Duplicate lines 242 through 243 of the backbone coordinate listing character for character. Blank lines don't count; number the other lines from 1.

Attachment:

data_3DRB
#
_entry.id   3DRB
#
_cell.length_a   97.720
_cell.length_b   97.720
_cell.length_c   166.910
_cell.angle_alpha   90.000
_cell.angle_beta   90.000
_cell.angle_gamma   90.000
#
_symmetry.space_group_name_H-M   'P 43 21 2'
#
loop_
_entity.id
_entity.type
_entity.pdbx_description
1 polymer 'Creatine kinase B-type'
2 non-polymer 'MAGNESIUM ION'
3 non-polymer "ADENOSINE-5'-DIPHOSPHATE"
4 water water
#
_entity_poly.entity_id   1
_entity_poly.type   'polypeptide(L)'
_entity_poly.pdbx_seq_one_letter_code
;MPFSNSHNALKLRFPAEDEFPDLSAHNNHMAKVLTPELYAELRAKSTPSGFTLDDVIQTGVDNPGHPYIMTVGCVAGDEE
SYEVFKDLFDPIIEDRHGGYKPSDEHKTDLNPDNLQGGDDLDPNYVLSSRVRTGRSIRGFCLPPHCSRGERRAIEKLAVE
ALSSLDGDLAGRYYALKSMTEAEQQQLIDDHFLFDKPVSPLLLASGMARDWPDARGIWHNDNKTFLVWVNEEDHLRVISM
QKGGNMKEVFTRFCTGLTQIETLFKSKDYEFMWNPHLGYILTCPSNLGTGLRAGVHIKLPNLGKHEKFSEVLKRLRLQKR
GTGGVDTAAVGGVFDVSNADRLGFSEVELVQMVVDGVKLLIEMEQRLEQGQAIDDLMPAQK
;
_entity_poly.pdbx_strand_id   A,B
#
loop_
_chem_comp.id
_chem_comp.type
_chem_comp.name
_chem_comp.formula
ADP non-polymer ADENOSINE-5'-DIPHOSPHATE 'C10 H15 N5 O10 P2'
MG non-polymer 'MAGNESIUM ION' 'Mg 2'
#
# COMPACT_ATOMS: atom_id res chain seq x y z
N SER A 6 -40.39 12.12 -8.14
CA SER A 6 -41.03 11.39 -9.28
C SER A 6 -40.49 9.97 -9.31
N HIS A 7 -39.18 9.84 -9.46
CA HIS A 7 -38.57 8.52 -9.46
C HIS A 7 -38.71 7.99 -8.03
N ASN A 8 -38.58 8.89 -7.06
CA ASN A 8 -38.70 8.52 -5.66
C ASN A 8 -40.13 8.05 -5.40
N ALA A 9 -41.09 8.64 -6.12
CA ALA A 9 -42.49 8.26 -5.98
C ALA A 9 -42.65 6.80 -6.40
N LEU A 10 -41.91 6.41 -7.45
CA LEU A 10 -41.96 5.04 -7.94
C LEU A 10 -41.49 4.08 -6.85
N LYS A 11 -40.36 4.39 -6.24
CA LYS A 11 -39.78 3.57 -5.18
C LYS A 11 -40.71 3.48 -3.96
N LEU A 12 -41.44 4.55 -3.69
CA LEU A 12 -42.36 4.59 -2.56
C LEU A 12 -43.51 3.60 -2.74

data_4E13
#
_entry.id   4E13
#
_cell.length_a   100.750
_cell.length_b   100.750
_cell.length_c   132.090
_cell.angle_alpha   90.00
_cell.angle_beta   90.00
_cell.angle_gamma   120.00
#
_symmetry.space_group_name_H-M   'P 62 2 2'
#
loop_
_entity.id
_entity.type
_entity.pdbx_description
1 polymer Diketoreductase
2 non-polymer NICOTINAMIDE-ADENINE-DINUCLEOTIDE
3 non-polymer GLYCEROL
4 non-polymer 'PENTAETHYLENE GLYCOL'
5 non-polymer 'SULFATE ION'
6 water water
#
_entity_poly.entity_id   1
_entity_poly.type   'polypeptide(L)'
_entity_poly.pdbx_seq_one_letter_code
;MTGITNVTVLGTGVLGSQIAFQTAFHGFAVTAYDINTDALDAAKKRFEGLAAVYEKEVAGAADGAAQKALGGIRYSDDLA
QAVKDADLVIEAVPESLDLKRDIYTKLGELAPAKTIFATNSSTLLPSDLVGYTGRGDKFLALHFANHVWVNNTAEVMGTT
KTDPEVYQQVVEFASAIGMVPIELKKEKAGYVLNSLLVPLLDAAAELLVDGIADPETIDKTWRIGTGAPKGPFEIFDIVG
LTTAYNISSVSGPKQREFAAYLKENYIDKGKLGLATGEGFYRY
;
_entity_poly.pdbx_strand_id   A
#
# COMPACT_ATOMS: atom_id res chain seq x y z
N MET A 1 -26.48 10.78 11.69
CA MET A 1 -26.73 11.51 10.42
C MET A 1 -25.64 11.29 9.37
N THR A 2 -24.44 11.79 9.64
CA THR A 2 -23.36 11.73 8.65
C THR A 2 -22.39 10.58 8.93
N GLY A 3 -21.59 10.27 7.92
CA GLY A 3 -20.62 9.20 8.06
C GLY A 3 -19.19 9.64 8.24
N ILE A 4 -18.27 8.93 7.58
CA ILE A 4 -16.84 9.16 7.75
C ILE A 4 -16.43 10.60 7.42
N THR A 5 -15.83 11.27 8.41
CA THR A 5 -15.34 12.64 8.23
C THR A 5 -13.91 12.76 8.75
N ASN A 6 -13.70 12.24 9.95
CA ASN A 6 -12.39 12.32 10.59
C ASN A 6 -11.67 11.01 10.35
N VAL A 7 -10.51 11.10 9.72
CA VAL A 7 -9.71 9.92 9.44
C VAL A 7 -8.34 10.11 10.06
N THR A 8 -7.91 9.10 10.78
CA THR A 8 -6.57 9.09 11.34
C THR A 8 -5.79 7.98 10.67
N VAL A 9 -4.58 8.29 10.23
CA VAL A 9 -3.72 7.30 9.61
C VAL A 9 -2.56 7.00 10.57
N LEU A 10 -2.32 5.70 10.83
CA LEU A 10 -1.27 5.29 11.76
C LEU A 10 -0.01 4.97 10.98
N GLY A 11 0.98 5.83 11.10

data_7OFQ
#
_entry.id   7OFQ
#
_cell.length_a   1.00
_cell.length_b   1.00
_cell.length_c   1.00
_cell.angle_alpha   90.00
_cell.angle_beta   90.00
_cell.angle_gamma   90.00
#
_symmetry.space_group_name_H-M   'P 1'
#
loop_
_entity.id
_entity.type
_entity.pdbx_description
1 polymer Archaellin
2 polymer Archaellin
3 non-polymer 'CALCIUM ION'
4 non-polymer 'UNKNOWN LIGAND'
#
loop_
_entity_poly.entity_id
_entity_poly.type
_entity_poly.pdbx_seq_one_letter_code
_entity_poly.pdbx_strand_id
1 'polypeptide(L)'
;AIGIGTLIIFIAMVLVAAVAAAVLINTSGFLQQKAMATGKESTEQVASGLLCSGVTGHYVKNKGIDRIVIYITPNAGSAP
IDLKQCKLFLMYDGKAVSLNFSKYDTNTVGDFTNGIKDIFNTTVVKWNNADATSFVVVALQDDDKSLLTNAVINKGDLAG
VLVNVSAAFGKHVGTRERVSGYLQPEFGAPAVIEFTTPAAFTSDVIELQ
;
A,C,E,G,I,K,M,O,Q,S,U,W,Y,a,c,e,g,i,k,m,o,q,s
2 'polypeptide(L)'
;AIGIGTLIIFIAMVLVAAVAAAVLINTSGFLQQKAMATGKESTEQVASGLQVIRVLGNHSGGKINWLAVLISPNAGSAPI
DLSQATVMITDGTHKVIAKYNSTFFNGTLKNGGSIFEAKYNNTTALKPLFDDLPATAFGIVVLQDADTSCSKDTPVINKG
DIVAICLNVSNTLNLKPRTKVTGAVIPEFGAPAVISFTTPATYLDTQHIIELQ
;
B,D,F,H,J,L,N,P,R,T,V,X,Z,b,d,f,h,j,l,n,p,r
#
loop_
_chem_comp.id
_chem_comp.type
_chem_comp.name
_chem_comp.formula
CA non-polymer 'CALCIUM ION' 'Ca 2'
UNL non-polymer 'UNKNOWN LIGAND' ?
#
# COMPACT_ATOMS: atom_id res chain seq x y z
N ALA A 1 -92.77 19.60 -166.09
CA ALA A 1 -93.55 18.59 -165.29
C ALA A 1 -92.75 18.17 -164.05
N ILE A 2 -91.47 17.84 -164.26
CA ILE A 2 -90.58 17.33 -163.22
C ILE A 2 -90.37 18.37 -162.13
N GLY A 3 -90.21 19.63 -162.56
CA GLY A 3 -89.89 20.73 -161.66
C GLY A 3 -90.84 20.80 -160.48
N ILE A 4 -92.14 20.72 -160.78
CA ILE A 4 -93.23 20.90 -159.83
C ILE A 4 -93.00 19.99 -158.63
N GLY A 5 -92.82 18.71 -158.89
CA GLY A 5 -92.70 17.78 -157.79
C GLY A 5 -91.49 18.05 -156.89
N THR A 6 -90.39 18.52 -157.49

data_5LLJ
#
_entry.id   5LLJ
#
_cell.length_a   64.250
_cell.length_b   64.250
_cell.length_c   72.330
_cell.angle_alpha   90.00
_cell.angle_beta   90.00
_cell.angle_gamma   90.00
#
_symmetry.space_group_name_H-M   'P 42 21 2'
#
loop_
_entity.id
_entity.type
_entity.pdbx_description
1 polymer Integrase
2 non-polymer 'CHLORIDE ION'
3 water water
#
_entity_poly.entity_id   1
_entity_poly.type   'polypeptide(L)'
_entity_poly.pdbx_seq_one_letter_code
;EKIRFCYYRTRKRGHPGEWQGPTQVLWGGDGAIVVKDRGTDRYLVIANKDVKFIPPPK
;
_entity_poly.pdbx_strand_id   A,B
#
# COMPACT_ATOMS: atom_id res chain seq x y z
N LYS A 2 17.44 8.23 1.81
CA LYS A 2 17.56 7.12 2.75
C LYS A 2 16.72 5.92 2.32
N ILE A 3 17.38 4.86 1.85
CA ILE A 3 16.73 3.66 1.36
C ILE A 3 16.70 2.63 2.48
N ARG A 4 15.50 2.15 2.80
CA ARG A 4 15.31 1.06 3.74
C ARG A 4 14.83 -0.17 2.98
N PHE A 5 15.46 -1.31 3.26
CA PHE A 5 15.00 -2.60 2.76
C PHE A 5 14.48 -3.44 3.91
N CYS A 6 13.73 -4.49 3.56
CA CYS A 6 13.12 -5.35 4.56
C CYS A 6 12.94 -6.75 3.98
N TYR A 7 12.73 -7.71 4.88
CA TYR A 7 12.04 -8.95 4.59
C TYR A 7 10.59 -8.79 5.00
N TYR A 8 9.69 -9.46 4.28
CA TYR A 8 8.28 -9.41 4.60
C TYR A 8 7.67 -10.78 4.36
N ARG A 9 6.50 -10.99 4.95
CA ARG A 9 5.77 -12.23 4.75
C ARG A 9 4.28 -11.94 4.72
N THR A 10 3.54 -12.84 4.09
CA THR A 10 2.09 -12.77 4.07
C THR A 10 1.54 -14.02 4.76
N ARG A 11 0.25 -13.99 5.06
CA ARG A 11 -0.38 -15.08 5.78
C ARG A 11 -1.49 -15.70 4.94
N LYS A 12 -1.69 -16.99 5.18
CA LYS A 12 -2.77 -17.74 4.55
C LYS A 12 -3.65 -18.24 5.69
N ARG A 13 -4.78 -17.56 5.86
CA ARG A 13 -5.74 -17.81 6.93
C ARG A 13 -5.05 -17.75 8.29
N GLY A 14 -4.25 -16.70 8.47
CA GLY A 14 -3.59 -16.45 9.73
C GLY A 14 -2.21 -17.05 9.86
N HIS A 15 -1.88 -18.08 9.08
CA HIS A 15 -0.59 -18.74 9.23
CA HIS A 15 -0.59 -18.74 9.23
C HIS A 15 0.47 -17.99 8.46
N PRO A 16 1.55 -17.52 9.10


N TYR A 8 9.69 -9.46 4.28
CA TYR A 8 8.28 -9.41 4.60